This study reported that:
- HIV-1 could be eliminated in mice using a combination of two antiviral technologies—long-acting viral reservoir–targeted antiretroviral therapy and CRISPR/Cas-9 gene editing.
- HIV was undetectable in 9 out of 23 mice that received the combination treatment. HIV was not eliminated in any of the mice that were given either treatment alone.
NIDA-supported research led by Dr. Kamel Khalili at Temple University and Dr. Howard E. Gendelman at the University of Nebraska Medical Center has resulted in a novel treatment approach for HIV infection that, if confirmed in further studies, could eventually lead to a cure for the disease. Currently, treatment with a combination of antiretroviral drugs allows people with HIV to live a relatively normal life. However, these drugs must be taken regularly and for life because they cannot fully eradicate the virus. If antiretroviral therapy (ART) is stopped, HIV symptoms typically return within a matter of weeks. "Our new research merging two very disparate technologies—long-acting viral reservoir–targeted antiretroviral therapy and CRISPR/Cas-9 viral excision—shows that an established HIV-1 infection can be eliminated," says Dr. Gendelman, "This is the first time, to my knowledge, that any group has shown viral eradication is possible in a live animal model."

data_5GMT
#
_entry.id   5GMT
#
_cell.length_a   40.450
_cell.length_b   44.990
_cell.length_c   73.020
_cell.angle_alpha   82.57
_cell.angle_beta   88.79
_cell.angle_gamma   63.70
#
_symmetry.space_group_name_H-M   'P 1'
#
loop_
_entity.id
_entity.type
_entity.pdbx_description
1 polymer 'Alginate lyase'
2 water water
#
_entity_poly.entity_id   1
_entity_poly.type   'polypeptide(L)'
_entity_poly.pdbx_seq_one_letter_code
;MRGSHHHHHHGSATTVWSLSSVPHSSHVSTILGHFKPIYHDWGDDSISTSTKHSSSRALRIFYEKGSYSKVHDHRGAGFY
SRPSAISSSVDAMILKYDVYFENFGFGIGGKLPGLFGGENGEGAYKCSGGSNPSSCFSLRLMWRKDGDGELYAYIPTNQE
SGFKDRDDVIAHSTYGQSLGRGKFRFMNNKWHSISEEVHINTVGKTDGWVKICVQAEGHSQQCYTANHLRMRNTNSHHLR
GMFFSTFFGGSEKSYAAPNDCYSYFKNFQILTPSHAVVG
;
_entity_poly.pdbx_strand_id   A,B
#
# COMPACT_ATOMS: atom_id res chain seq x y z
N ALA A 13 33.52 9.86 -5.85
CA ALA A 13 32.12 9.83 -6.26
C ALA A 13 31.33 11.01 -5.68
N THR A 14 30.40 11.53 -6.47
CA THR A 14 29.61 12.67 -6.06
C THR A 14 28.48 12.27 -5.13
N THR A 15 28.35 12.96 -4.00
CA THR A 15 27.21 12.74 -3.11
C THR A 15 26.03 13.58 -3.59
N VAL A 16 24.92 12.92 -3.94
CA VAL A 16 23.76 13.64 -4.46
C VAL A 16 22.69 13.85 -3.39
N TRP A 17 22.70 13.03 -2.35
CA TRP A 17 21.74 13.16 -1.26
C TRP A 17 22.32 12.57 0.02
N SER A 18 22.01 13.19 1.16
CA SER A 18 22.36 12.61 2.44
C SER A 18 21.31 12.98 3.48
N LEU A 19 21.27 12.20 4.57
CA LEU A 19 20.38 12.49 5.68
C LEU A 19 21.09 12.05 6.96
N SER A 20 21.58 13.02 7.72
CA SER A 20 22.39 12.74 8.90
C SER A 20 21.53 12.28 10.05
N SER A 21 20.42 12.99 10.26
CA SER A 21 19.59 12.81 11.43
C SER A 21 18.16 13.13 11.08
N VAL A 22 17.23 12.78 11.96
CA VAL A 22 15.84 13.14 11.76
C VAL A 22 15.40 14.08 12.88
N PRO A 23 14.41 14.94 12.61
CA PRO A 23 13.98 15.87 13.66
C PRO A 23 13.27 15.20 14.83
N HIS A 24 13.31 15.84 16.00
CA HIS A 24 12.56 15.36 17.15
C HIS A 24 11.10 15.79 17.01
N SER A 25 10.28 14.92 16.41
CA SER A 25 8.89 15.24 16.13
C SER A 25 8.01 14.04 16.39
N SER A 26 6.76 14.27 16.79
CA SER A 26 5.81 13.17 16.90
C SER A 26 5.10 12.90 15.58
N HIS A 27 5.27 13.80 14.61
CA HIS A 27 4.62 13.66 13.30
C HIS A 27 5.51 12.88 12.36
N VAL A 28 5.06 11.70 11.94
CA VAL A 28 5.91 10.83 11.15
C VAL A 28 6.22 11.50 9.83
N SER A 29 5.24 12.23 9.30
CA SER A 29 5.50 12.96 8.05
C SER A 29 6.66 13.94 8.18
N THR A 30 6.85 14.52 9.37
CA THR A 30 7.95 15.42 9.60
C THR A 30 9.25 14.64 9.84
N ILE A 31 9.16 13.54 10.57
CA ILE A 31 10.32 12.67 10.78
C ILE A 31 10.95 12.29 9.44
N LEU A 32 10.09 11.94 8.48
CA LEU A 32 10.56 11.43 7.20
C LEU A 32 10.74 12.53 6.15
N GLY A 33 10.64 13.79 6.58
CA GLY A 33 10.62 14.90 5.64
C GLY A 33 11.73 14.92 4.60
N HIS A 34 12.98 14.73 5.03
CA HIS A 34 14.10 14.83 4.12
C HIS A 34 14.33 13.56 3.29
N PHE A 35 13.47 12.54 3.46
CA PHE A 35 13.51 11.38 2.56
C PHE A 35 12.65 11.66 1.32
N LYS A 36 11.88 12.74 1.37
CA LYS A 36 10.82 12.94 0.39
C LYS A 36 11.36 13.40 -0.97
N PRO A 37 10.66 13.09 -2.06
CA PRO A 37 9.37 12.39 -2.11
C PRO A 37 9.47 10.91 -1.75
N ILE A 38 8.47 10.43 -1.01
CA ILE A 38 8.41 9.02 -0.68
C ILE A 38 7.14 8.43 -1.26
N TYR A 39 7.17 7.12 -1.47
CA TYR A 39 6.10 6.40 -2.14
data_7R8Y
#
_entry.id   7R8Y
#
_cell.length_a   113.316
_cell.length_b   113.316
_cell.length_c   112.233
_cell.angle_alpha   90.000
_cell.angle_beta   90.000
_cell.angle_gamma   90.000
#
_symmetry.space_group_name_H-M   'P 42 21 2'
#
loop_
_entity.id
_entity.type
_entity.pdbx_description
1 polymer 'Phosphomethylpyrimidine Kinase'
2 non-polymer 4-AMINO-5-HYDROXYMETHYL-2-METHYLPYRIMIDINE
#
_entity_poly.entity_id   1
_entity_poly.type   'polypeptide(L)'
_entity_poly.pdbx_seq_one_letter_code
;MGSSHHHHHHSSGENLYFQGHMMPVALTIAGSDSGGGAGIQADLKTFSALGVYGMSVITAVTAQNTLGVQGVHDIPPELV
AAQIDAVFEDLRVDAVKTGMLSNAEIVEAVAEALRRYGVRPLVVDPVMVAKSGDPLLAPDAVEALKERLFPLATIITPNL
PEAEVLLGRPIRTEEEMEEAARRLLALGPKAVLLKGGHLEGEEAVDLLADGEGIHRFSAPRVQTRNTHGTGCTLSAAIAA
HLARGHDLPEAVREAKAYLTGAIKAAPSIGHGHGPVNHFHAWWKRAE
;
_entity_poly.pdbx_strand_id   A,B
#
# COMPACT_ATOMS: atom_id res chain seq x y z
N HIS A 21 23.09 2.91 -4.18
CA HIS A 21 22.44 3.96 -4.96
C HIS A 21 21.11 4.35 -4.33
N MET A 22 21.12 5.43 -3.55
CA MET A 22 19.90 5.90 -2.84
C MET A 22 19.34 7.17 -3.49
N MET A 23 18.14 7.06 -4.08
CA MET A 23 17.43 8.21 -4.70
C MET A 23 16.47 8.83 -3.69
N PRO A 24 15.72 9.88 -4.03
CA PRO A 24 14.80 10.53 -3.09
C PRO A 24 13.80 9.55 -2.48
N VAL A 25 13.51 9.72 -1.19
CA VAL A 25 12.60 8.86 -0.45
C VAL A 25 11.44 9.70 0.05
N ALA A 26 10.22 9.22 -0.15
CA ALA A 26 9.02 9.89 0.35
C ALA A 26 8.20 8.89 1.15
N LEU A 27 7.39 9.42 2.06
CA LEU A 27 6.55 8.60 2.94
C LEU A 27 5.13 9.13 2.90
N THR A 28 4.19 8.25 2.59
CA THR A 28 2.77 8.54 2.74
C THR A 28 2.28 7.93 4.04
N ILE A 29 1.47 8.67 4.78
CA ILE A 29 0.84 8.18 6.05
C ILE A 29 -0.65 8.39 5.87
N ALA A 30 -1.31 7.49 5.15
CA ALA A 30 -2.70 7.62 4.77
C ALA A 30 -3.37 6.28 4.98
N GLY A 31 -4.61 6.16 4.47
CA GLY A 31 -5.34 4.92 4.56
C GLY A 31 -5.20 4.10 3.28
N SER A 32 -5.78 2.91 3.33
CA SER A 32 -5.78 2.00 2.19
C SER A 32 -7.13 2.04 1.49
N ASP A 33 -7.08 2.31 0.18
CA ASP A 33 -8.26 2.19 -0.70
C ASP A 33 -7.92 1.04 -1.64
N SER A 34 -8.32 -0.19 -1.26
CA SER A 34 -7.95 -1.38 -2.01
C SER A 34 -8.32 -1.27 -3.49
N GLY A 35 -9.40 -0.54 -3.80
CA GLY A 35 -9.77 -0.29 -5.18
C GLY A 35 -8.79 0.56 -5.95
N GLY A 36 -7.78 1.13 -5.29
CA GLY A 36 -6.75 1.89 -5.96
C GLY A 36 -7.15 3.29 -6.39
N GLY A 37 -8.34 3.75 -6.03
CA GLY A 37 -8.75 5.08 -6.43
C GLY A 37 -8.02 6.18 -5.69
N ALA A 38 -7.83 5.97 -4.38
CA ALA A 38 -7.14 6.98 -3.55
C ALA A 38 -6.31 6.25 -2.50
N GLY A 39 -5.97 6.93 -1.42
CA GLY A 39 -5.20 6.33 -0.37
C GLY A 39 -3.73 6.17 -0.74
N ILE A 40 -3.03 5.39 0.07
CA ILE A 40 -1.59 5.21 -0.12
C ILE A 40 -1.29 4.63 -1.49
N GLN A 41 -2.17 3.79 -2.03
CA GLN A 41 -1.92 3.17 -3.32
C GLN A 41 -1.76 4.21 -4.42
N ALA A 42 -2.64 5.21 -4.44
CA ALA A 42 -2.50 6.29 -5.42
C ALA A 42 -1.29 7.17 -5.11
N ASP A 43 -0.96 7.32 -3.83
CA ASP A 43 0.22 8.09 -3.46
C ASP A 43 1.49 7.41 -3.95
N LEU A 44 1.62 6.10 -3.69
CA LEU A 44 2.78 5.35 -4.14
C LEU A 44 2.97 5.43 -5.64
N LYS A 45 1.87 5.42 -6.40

Attacking HIV From Two Directions